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Iceland University of the Arts > Hönnunar- og arkitektúrdeild / Department of Design and Architecture > Verkefni til MA-gráðu - greiningar / MA projects - analyses (MA) >

Please use this identifier to cite or link to this item: http://hdl.handle.net/1946/28248

  • Re-thinking concepts through making : an androgynous approach in design
  • June 2017
  • An androgynous approach in architecture and design was conceived as a menstruum to dissolve fixed identities, to move on towards a liquid way of living. It was enacted for the first time at the Íslenski bærinn (The Icelandic Farmstead, Turf-House) as an open, transformative platform for socio-material constructions. There, design students from different fields gathered around the bær, listening to the voices of the winds. Once immersed in the language of the land, they moved inside the house. In the mist and the shadows of the collective baðstofa (bathing room), instrumental thought, vital matter and poetical time, converged.
    “[W]ithin a prevailing architecture discourse construction is often not seen as a social and cultural construction at all but appears to be a strangely essentialist term. The construction is driven by so-called rational arguments about function and economy far from superficiality, ornamentation or other “effeminate” characteristics.”
    In contrast to modern paradigms of design and architecture, vernacular aesthetics of the world have, throughout history, carried the invisible but constant threads holding the balance of an ever-changing life. Traditional architectures, such as the Turf-House, are no less than collective forms of poetry (from the greek, poiesis meaning creation). Rooted in universal indigenous thinking, they evolved responding to the spiralling motion of natural systems along generations, permeated by ethics of respect and reciprocity towards nature and life.
    All of a sudden, in the historical blink of an eye, such an indigenous wisdom was somehow reduced to the second class category of mythical thinking. During industrialization, the collective learning<>living processes of intergenerational tradition and evolution were disrupted all over the world. Either in the search for a better life or because of the illusion of fast capitalistic “progress”, vernacular aesthetics became part of an undesirable past.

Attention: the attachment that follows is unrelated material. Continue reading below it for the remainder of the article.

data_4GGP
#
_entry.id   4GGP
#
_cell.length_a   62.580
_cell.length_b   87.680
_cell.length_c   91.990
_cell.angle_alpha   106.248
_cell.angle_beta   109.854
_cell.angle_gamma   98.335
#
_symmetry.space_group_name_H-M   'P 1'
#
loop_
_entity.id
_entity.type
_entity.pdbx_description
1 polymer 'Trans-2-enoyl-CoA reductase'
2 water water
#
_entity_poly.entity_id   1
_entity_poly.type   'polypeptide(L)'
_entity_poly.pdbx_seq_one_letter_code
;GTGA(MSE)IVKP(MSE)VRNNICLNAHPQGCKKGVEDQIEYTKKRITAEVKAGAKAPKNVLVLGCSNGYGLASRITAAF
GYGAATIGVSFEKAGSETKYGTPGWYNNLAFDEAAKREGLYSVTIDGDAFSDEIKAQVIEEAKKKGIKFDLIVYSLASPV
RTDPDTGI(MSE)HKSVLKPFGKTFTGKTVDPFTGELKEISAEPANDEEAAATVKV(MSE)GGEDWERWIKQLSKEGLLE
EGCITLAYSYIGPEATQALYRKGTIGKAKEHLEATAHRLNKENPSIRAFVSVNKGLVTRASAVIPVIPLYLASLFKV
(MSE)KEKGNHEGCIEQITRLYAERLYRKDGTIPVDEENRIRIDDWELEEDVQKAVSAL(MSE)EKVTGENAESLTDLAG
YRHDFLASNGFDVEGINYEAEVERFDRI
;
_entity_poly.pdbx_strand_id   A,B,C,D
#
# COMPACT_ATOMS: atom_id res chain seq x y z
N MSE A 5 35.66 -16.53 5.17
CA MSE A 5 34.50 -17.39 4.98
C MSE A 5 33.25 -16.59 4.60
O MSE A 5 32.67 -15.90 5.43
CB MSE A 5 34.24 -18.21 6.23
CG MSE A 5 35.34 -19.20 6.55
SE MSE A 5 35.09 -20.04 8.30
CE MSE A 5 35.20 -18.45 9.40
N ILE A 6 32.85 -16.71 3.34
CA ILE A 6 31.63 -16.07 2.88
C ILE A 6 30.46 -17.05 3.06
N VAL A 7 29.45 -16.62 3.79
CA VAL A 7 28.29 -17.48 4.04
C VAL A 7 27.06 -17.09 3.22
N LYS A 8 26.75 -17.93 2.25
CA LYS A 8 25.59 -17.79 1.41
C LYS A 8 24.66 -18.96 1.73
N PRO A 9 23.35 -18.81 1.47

Nowadays, metropolitan intellectual violence has left almost no clear water; nor space for ingenuity, experience and collective poiesis. Values that are not only essential for cultivating the Earth within our bodies, but the most precious legacy for further generations.
    This project is therefore, a first call for joining a collaborative poetic space. Addressed to designers willing to defeat the rules of linear space-time by bringing together memory and imagination. Six young volunteers will be transforming into ants for undertaking a reflective 4 weeks hands-on journey. Following the bodily-smart potential of vernacular aesthetics, their main goal will be finding out how the Turf-House as a site-specific design method can inspire materializations towards an androgynous approach in design?
    Free of the social mutilations of heteronormativity and detached from anger, humans of the future have learned to transform from ice to steam, oscillating between their female and masculine nature. After capitalism, they recreate the universal codes of multi-species life more than ever before. This design-journey is meant for them.
    Keywords: Time Decolonization, Autopoiesis, Applied Indigenous Thinking, Ecocentrism, Self Exploration, Metaphors, Crafts, Vernacular Aesthetics, Feminist Theory, Icelandic Turf-house, Androgynous Design, Post-humanism

  • Jun 13, 2017
  • http://hdl.handle.net/1946/28248

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